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Population Distribution and Change: 2000 to 2010

Thu Mar 24 2011
Paul Mackun
Component ID: #ti704395954

The 2010 Census reported 308.7 million people in the United States, a 9.7 percent increase from the Census 2000 population of 281.4 million.

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The increase of 9.7 percent over the last decade was lower than the 13.2 percent increase for the 1990s and comparable to the growth during the 1980s of 9.8 percent. Since 1900, only the 1930s experienced lower growth (7.3 percent) than this past decade.

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From 2000 to 2010, regional growth was much faster for the South and West (14.3 and 13.8 percent, respectively) than for the Midwest (3.9) and Northeast (3.2). Overall, the South and West accounted for 84.4 percent of the U.S. population increase from 2000 to 2010.

Nevada was the fastest-growing state between 2000 and 2010, growing by 35.1 percent; followed by Arizona (24.6), Utah (23.8), Idaho (21.1), and Texas (20.6). Rhode Island, Louisiana, and Ohio were the slowest-increasing states, all of which grew by less than 2.0 percent. Unlike the 1990s in which every state grew, one state (Michigan) declined over this decade, losing 0.6 percent of its population.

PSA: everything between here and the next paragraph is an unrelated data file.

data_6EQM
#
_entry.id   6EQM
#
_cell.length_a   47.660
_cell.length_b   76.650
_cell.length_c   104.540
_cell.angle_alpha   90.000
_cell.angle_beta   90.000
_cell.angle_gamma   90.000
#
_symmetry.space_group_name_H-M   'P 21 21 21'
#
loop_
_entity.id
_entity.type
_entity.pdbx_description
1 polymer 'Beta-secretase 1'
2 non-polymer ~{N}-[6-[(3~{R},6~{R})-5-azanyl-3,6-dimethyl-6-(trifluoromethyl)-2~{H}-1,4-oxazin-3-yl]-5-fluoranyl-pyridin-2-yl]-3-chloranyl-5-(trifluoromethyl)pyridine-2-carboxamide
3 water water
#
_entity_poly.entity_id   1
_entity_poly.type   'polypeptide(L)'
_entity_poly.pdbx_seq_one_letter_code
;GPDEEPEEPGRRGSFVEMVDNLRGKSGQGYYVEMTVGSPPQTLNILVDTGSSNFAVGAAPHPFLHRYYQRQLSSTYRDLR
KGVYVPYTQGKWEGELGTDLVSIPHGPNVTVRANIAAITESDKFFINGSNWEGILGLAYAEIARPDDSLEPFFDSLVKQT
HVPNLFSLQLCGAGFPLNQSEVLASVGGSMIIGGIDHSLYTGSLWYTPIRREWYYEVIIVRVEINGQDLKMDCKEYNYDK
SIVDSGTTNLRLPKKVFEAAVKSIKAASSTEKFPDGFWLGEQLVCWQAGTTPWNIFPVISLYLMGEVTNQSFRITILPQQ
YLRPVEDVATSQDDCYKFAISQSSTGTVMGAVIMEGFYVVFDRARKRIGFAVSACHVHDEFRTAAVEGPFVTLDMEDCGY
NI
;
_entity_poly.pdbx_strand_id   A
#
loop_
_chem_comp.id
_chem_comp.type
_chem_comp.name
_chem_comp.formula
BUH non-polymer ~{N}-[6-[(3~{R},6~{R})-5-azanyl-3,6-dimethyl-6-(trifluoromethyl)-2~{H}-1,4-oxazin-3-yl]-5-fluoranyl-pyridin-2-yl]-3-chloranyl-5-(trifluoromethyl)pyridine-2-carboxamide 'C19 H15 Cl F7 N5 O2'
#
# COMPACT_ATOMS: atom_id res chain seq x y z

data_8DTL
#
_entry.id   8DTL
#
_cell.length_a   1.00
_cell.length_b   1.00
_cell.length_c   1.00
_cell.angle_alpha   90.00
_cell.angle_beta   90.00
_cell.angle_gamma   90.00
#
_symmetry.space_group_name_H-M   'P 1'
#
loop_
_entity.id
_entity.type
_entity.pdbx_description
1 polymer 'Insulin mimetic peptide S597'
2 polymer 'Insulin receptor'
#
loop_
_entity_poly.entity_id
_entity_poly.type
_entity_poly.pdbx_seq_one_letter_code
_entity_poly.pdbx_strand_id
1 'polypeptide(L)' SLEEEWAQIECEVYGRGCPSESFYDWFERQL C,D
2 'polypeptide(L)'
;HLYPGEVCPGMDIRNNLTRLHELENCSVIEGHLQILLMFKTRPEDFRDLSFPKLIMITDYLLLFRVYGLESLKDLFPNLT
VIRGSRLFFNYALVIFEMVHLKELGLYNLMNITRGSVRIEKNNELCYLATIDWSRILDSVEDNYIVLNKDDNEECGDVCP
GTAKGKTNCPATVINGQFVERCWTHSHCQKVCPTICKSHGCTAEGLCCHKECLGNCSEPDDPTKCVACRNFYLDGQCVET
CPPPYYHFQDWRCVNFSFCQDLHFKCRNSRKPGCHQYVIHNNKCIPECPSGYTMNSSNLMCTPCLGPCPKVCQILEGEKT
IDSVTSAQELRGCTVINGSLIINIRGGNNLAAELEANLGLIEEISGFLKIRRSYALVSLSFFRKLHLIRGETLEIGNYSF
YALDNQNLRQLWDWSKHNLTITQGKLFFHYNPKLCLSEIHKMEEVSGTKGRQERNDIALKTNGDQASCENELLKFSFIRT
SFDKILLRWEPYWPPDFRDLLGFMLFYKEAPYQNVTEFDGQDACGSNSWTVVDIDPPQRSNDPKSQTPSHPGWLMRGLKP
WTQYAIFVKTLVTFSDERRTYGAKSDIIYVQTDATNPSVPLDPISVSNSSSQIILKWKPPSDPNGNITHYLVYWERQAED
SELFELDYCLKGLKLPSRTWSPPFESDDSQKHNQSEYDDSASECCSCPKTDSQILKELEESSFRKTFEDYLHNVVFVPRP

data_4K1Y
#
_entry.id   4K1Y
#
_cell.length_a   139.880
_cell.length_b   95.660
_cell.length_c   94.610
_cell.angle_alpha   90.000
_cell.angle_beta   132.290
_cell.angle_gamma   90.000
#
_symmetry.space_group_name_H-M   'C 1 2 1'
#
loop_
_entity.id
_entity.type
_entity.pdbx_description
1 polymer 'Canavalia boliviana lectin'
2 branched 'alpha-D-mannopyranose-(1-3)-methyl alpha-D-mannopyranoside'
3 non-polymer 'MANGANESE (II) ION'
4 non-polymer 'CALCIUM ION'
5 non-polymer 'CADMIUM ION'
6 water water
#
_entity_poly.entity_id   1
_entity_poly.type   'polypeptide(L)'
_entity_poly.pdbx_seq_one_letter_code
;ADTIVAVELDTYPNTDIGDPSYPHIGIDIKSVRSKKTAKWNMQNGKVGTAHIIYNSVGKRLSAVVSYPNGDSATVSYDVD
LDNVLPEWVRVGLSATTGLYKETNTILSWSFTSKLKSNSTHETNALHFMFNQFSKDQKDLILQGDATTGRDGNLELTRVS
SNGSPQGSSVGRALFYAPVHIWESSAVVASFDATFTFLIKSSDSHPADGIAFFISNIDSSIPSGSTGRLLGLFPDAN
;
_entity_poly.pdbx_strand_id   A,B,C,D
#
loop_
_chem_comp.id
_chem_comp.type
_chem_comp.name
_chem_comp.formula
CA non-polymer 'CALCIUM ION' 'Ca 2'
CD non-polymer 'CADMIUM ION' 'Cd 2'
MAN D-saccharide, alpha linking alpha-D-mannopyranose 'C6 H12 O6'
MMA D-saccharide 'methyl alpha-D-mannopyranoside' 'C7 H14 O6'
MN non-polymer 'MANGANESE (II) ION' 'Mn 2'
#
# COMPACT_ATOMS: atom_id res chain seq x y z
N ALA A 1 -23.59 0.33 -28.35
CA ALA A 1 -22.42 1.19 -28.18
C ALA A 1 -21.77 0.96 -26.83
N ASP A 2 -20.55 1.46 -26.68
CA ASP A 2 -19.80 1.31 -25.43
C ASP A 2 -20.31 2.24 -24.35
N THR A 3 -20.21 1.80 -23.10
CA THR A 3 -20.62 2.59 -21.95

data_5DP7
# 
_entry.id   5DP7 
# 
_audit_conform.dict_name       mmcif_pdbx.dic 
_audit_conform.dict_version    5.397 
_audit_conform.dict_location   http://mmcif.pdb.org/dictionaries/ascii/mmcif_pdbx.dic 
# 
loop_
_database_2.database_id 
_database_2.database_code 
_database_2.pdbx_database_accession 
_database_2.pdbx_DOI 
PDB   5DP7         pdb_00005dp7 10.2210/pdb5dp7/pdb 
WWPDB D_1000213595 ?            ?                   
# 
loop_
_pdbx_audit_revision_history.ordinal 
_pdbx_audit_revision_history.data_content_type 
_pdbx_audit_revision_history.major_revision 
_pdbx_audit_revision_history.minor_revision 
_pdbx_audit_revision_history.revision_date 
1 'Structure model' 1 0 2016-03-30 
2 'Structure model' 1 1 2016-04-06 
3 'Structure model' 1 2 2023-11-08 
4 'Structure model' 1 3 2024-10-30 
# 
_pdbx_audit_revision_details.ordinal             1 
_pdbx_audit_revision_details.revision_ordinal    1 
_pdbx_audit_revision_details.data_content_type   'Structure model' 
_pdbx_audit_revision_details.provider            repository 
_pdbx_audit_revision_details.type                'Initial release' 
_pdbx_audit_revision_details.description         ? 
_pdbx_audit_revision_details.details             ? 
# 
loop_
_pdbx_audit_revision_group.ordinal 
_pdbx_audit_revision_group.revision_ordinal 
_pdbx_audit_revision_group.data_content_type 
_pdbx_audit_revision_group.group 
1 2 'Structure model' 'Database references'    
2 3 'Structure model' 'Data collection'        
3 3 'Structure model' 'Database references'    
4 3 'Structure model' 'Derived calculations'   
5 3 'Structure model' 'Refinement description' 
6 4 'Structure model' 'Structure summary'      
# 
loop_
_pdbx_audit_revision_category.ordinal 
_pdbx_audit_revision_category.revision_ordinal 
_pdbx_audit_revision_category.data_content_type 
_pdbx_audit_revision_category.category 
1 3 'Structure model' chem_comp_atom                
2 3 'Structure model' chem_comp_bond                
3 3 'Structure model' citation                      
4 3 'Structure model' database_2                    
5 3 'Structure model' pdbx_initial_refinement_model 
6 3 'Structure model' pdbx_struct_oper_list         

Nevada is the only state that has maintained a growth rate of 25.0 percent or greater for the last three decades; it has been the fastest-growing state for five straight decades. The District of Columbia experienced its first decennial population increase since the 1940s, increasing by 5.2 percent to surpass 600,000 people.

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The ten most populous states contained 54.0 percent of the U.S. population in 2010, with one-fourth (26.5 percent) of the U.S. population in the three largest states: California, Texas, and New York. The next seven most populous states—Florida, Illinois, Pennsylvania, Ohio, Michigan, Georgia, and North Carolina—contained an additional 27.5 percent of the population. Nine of the ten largest states in 2000 were also among the ten largest in 2010. North Carolina, which was the eleventh largest state in 2000, moved into the top ten for 2010 (tenth largest)—replacing New Jersey, which fell from ninth largest in 2000 to eleventh in 2010.

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The South contained the greatest number (four) of the ten largest states, with three others in the Midwest, two in the Northeast, and one in the West. Furthermore, the Northeast contained four of the ten least populous states (Maine, New Hampshire, Rhode Island, and Vermont), with three others in the West (Alaska, Montana, and Wyoming), two in the Midwest (North Dakota and South Dakota), and one in the South (Delaware).

Component ID: #ti1665616580

Information on other population and housing topics is presented in the 2010 Census Briefs series, located on the U.S. Census Bureau’s website. This series also presents information about race, Hispanic origin, age, sex, household type, housing tenure, and people who reside in group quarters.

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For more information on historical census data, click here.

Component ID: #ti1665616576

Paul Mackun, Geographer, Population Division and Steven Wilson, Statistician, Population Division

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